Work to clean up a gasoline spill in Baker Lake, announced April 22, is expected to be complete by the fall and monitoring will continue into 2023, the Government of Nunavut stated on Tuesday.

It has been determined that the spill originated from two sources at the community’s fuel tank farm. The main valve of tank two and the supply pipe drain valve of tank five were found to be faulty.

Both valves have been replaced, according to the Department of Community and Government Services (CGS).

“Sampling to-date continues to show that the spill has not extended into Baker Lake and the risk of doing so is low,” the GN stated.

Eight of the nine fuel tanks have been inspected and re-certified. The other is undergoing repairs, expected to be complete in a few days.

The liner of the protective berms has been repaired. It surrounds the tank farm to contain any future spills.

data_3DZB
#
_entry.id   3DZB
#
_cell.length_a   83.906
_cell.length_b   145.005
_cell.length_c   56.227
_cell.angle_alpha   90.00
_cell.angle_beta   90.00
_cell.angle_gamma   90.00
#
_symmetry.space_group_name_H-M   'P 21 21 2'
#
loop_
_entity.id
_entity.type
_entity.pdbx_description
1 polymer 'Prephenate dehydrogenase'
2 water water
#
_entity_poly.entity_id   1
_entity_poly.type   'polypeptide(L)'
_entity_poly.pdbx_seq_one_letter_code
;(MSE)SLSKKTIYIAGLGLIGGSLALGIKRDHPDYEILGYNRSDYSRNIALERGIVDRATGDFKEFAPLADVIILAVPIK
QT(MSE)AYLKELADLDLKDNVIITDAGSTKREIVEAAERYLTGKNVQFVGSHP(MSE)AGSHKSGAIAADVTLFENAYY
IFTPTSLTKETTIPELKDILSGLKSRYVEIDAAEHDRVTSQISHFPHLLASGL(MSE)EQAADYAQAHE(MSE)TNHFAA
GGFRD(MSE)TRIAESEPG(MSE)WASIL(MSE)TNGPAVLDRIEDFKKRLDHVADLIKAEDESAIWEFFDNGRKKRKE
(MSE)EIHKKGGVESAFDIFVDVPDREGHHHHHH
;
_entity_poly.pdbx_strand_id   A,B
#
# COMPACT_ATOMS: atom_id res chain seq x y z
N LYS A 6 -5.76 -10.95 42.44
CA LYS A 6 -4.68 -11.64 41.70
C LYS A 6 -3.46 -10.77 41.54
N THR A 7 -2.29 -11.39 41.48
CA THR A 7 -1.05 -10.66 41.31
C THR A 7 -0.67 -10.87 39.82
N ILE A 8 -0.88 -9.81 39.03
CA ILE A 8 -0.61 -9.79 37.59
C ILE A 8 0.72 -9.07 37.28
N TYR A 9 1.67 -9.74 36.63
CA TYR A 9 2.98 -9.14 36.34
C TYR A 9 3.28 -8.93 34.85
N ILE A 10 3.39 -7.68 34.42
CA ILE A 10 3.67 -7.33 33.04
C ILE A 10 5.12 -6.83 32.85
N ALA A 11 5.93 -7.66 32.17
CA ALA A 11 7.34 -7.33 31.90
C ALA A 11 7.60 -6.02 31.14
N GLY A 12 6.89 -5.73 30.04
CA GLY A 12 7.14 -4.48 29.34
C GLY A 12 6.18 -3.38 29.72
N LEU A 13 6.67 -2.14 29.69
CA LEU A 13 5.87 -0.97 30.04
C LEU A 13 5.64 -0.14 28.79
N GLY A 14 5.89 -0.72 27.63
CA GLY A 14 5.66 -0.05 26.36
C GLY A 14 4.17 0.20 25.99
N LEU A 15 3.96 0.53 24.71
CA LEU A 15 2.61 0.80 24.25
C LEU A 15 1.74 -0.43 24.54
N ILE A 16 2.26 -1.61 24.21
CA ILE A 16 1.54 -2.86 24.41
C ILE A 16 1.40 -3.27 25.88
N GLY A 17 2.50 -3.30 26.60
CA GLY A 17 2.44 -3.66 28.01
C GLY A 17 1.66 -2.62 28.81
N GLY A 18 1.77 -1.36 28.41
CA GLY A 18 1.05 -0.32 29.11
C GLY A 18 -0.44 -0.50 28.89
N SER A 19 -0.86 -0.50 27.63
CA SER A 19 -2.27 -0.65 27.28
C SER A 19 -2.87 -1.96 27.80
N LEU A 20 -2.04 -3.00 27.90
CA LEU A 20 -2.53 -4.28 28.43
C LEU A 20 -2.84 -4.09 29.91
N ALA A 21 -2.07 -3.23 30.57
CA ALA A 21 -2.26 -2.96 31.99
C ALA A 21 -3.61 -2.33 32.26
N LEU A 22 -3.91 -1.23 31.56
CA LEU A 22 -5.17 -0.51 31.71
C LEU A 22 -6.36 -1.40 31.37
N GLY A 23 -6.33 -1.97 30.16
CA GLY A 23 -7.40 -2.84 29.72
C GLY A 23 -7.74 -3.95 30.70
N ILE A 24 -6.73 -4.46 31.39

A wall has been created to prevent the movement of hydrocarbons, a component of the fuel. Water and soil already contaminated is being stored in two temporary containment cells. Treatment of the polluted water is ongoing.

Agnico Eagle Mines is providing assistance by treating several tankers of impacted water at its own site. The company has also lent machinery and liner material.

CGS added that weekly updates on the situation are being provided to Baker Lake’s mayor and senior administrative officer.

The GN didn’t specify on Tuesday how much fuel is estimated to have leaked at the tank farm, but previously stated in May that the volume was approximately 10,000 litres. Clean-up costs were expected to reach $500,000 to $1 million, as of May.

Although the spill was revealed to the public in April, the incident occurred in March.

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